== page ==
Mr James Crookston. 1893.
Kirkintilloch, its charter, granted by William the Lion, dates as far back as the twelfth century, while the Parish Church was erected in 1644. The centre of a rich agricultural, as well as mining district, it is a thriving town and is particularly interesting to the visitors, from the sudden contrasts it presents of elegant modern buildings placed alongside the thatched cottages hundreds of years old. Famous poets and politicians, its immediate surroundings are teeming with a halo of romance, while its sweet singers have caused its burns and braes to be known and remembered far beyond their limits with pleasure and delight.
One of the landmarks of the town was the Black Bull Inn, a thoroughly representative type of Modernised “Old-Fashioned Hostelry,” owned by Mr James Crookston. Born at the Calder Iron Works, near Coatbridge, where his father was manager of Messrs. Dixon, Ltd, Mr Crookston came to Bishopbriggs when he was ten years of age, and attended school at Old Auchinairn under Mr Waddell. He afterwards completed his education at St Rollok’s, now absorbed by the Chemical Works, the only vestige remaining being the stairs.
His first start in life was as clerk at the colliery of which his father was the manager at Bishopbriggs, where he remained for eight years; and, anxious to learn, he obtained a knowledge of colliery work in all its details. But ambitious and desirous to get on, he accepted an appointment from Messrs. Robert Addie & Sons at Inchinnan, and, while here, was made a mason, being initiated in the Prince of Wales’ Lodge, No. 426, now nearly a quarter of a century ago.
Still keeping the motto Excelsior, he accepted the position of manager of Messrs. Walter MacFarlane & Co’s warehouse in Washington Street and while in their company removed with them to the Saracen Foundry, Possil Park, Glasgow. That he remained with this well-known and highly respected firm for the long period of eleven years. An opening representing itself, he left to be cashier and take charge of the office of the Steel Company of Scotland, where he remained for several years. Receiving a tempting offer to travel for the Blochairn Sand and Fire Clay Company, he thought he would take to the road, and covered for them, with more than usual success, the English, Irish and South Wales ground. He then entered the liquor trade, and had the honour to represent, and sold whisky for the late Mr William Faulds, of Paisley, in Lanarkshire and Ayrshire. But after all money speaks, and the offer of a large increase of salary induced him to enter the services of Messrs. James Calder & Co., brewers, Alloa.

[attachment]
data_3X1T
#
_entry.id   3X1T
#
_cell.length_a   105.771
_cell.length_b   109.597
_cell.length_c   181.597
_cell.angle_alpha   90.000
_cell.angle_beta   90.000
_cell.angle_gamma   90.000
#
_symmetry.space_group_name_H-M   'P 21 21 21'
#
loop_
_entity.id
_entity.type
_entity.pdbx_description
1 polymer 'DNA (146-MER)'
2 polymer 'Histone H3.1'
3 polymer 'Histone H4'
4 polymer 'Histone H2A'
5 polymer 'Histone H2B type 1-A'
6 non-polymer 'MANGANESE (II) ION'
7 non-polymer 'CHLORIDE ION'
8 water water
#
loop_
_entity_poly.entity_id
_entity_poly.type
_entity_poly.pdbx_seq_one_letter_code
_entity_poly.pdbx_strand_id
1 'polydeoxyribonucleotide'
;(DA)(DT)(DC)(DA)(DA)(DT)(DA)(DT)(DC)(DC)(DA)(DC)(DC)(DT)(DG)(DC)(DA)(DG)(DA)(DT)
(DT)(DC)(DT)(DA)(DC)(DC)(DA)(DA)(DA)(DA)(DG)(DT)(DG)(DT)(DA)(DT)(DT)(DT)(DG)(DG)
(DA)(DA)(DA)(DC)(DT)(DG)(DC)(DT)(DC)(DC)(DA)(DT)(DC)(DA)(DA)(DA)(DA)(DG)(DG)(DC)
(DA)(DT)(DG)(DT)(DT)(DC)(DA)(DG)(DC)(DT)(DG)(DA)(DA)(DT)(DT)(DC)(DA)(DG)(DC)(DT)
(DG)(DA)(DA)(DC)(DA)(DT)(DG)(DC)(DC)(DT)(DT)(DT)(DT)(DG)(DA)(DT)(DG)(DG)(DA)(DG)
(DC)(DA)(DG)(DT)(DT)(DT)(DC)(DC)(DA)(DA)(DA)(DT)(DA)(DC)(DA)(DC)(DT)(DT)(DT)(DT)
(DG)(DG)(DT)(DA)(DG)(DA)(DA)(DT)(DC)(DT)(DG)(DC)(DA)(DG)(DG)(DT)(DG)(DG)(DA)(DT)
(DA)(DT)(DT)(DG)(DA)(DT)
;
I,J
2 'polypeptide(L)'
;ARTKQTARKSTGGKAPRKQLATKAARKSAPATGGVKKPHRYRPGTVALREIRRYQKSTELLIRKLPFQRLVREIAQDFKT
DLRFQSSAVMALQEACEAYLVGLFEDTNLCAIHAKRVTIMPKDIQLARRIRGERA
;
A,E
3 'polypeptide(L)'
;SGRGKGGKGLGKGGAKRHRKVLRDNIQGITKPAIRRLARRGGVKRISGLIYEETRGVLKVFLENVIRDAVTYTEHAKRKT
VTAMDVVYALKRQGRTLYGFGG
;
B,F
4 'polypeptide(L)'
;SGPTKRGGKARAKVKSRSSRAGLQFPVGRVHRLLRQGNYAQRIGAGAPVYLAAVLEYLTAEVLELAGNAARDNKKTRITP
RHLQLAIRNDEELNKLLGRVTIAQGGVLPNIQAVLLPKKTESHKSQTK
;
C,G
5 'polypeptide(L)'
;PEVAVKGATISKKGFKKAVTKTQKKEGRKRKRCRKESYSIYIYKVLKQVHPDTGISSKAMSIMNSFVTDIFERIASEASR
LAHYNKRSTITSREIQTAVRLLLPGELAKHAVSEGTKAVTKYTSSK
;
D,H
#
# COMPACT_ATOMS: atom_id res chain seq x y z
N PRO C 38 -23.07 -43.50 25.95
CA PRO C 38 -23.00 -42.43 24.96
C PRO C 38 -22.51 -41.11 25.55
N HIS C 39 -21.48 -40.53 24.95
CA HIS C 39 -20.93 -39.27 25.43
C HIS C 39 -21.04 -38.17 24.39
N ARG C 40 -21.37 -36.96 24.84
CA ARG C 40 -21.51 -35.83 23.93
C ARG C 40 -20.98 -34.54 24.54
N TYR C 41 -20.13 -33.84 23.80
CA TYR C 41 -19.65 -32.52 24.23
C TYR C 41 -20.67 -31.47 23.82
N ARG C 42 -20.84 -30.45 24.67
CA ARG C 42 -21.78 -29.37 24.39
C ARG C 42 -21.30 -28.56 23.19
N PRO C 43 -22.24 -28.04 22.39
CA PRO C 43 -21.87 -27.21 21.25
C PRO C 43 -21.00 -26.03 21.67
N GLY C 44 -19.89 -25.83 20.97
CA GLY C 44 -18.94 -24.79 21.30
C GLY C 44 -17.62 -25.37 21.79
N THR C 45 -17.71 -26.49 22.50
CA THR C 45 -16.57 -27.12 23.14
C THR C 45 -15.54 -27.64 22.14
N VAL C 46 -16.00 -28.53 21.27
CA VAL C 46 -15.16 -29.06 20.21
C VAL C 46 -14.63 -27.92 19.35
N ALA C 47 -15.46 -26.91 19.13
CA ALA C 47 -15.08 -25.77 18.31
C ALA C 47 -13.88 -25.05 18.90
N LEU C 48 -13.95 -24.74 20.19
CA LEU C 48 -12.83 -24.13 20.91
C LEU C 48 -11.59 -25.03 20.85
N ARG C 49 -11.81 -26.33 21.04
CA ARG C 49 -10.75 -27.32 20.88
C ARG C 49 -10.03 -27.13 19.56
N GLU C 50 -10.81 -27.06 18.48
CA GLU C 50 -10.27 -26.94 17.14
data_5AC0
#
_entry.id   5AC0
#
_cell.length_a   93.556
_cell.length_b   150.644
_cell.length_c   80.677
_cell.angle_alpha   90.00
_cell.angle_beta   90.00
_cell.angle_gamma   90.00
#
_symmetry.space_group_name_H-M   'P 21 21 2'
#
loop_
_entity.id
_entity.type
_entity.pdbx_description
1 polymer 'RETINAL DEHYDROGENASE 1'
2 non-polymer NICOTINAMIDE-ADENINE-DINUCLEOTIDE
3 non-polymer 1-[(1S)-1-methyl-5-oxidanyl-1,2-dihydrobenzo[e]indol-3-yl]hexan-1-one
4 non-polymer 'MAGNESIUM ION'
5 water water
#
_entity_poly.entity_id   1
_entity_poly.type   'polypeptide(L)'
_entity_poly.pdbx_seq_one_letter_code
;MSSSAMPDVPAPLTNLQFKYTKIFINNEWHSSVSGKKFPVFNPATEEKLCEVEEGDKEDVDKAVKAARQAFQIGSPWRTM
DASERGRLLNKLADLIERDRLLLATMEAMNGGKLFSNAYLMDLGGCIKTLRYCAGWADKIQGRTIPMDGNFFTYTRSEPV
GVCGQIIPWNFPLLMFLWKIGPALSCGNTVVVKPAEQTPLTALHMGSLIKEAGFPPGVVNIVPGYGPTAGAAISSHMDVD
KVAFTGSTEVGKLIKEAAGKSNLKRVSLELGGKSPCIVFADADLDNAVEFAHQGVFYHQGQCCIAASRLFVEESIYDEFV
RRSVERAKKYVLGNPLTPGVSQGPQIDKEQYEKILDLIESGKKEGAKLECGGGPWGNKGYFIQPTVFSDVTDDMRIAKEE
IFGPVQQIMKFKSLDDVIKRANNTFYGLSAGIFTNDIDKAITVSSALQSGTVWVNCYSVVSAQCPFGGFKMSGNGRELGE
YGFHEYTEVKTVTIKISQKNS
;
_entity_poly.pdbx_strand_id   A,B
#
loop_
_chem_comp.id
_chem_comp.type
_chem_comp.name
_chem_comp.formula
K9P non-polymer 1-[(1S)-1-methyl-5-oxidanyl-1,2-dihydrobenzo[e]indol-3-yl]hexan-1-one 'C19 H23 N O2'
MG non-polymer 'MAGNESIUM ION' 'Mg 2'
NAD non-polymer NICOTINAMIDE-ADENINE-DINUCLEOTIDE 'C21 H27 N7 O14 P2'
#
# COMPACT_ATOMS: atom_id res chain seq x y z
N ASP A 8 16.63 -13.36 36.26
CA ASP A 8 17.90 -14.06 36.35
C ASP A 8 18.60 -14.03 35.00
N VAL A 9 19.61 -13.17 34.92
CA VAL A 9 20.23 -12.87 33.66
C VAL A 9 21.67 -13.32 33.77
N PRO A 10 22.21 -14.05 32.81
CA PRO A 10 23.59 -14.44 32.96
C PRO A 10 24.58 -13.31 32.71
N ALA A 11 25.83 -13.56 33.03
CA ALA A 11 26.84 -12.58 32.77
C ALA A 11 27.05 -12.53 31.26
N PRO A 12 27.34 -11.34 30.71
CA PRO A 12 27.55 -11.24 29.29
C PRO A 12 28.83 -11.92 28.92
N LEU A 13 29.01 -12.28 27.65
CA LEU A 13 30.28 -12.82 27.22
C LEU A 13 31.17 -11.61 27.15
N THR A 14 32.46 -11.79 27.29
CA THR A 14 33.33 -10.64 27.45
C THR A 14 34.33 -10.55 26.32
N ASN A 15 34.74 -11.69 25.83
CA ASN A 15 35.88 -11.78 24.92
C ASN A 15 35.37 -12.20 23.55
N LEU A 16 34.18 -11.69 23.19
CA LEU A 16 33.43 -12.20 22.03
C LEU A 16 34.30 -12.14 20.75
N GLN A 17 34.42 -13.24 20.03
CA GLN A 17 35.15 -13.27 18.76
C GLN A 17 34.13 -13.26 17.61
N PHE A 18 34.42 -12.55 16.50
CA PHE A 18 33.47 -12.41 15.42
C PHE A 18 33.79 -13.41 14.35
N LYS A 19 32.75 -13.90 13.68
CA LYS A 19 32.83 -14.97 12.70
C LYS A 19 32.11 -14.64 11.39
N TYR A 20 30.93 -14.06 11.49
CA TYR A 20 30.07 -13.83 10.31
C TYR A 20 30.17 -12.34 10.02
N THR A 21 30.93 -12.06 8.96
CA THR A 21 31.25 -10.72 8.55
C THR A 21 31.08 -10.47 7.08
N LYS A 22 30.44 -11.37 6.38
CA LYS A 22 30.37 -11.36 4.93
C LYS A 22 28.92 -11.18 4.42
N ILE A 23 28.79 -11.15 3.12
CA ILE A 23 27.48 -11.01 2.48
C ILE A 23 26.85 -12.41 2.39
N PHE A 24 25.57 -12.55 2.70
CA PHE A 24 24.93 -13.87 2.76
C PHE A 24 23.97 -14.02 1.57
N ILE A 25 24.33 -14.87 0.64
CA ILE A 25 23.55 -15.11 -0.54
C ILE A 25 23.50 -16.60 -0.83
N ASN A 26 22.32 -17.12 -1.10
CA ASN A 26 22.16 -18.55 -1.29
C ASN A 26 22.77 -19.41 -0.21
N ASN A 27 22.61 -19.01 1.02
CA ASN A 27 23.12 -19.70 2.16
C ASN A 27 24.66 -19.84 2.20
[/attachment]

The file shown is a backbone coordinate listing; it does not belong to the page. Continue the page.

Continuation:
In 1889 Mr Crookston joined the staff of Messrs. A. Arrol & Co., the well-known Alloa brewers, where he was presently successfully engaged. In 1891 he became the landlord of the Black Bull Inn, Kirkintilloch, with which his family had been connected for many years. In his absence this is most efficiently managed by his good lady, son and daughter. The Inn, built for the business many years ago, was substantial, convenient, and thoroughly suited to the requirements of the trade.
Bred to the trade and married in the inn, Mrs Crookston’s experience and abilities as a hostess was second to none. Posting in all its branches is extensively carried out, and while the stud is an excellent one, the turn-outs, carriages, brakes, dog-carts were elegant and thoroughly well appointed. Mr Crookston laid a new floor in the large hall, which was popular for balls, weddings, parties and entertainments of all kinds, as well as Masonic and other social meetings. The liquor was of good quality with well ventilated cellars.
Mr Crookston was an enthusiastic volunteer, he was one of their best shots while a member of the 1st L.R.V., and all who know anything of volunteering in the West of Scotland know that there is no smarter regiment. He holds a large number of prizes. On giving up volunteering he took to bowls with a like happy result, gaining prizes on many greens, notably the Whitevale and St. Rollok’s, of which latter he held the championship in the year 1890. He was a cultivated musician and held the honorable position of secretary and treasurer and was in fact the leading spirit in the famous Taggart’s Male Voice Choir, an association which, besides doing much good to its members, assisted materially the various charities for which they performed; and while in the Saracen Co’s employ he orginised a musical association and orchestra connected with the works, both, while he remained in the employ, proving signal successes. Mr Crookston was president of the local quoiting club, a Free Gardener, a member of the Eastern Merchants, and Clydesdale Merchant’s and Tradesmen’s Societies and was treasurer of the Wine, Beer and Spirit Trade Association in 1893. A thoroughly genuine, honest man and jolly good fellow in the best sense, hardworking, industrious and strictly just in all his dealings.